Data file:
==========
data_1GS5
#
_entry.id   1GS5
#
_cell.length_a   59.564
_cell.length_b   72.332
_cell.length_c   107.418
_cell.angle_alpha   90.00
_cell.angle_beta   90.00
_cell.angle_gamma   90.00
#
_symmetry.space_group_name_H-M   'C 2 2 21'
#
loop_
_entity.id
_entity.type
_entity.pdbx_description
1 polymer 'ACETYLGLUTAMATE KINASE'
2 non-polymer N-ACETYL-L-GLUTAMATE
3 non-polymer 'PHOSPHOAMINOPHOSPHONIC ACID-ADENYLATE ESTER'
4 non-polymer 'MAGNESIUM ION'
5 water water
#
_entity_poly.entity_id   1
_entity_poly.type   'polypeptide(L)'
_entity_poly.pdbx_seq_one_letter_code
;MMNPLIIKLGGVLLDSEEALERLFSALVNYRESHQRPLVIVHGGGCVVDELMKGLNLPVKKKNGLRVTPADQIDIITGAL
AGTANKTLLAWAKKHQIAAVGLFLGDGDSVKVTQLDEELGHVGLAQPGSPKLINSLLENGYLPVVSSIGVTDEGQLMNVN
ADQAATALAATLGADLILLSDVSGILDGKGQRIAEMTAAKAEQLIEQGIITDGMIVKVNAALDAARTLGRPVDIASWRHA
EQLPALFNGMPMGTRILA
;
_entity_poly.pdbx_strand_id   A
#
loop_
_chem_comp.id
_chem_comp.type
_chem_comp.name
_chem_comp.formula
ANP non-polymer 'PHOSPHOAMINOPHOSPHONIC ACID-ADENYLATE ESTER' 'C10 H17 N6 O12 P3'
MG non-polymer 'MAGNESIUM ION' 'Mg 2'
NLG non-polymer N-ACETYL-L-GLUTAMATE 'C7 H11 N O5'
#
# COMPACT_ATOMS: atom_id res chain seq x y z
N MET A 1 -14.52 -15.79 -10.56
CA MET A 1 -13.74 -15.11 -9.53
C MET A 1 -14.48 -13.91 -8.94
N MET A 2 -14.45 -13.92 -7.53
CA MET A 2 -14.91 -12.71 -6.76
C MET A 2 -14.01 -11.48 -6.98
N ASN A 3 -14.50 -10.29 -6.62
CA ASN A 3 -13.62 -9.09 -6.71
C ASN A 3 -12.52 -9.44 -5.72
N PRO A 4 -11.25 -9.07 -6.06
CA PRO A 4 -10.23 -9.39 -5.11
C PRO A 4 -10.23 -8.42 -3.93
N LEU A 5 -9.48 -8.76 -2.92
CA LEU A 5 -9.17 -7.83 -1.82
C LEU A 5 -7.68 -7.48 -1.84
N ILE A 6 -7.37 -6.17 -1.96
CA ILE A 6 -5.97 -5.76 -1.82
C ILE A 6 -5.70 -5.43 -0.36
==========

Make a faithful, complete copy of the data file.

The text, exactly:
data_1GS5
#
_entry.id   1GS5
#
_cell.length_a   59.564
_cell.length_b   72.332
_cell.length_c   107.418
_cell.angle_alpha   90.00
_cell.angle_beta   90.00
_cell.angle_gamma   90.00
#
_symmetry.space_group_name_H-M   'C 2 2 21'
#
loop_
_entity.id
_entity.type
_entity.pdbx_description
1 polymer 'ACETYLGLUTAMATE KINASE'
2 non-polymer N-ACETYL-L-GLUTAMATE
3 non-polymer 'PHOSPHOAMINOPHOSPHONIC ACID-ADENYLATE ESTER'
4 non-polymer 'MAGNESIUM ION'
5 water water
#
_entity_poly.entity_id   1
_entity_poly.type   'polypeptide(L)'
_entity_poly.pdbx_seq_one_letter_code
;MMNPLIIKLGGVLLDSEEALERLFSALVNYRESHQRPLVIVHGGGCVVDELMKGLNLPVKKKNGLRVTPADQIDIITGAL
AGTANKTLLAWAKKHQIAAVGLFLGDGDSVKVTQLDEELGHVGLAQPGSPKLINSLLENGYLPVVSSIGVTDEGQLMNVN
ADQAATALAATLGADLILLSDVSGILDGKGQRIAEMTAAKAEQLIEQGIITDGMIVKVNAALDAARTLGRPVDIASWRHA
EQLPALFNGMPMGTRILA
;
_entity_poly.pdbx_strand_id   A
#
loop_
_chem_comp.id
_chem_comp.type
_chem_comp.name
_chem_comp.formula
ANP non-polymer 'PHOSPHOAMINOPHOSPHONIC ACID-ADENYLATE ESTER' 'C10 H17 N6 O12 P3'
MG non-polymer 'MAGNESIUM ION' 'Mg 2'
NLG non-polymer N-ACETYL-L-GLUTAMATE 'C7 H11 N O5'
#
# COMPACT_ATOMS: atom_id res chain seq x y z
N MET A 1 -14.52 -15.79 -10.56
CA MET A 1 -13.74 -15.11 -9.53
C MET A 1 -14.48 -13.91 -8.94
N MET A 2 -14.45 -13.92 -7.53
CA MET A 2 -14.91 -12.71 -6.76
C MET A 2 -14.01 -11.48 -6.98
N ASN A 3 -14.50 -10.29 -6.62
CA ASN A 3 -13.62 -9.09 -6.71
C ASN A 3 -12.52 -9.44 -5.72
N PRO A 4 -11.25 -9.07 -6.06
CA PRO A 4 -10.23 -9.39 -5.11
C PRO A 4 -10.23 -8.42 -3.93
N LEU A 5 -9.48 -8.76 -2.92
CA LEU A 5 -9.17 -7.83 -1.82
C LEU A 5 -7.68 -7.48 -1.84
N ILE A 6 -7.37 -6.17 -1.96
CA ILE A 6 -5.97 -5.76 -1.82
C ILE A 6 -5.70 -5.43 -0.36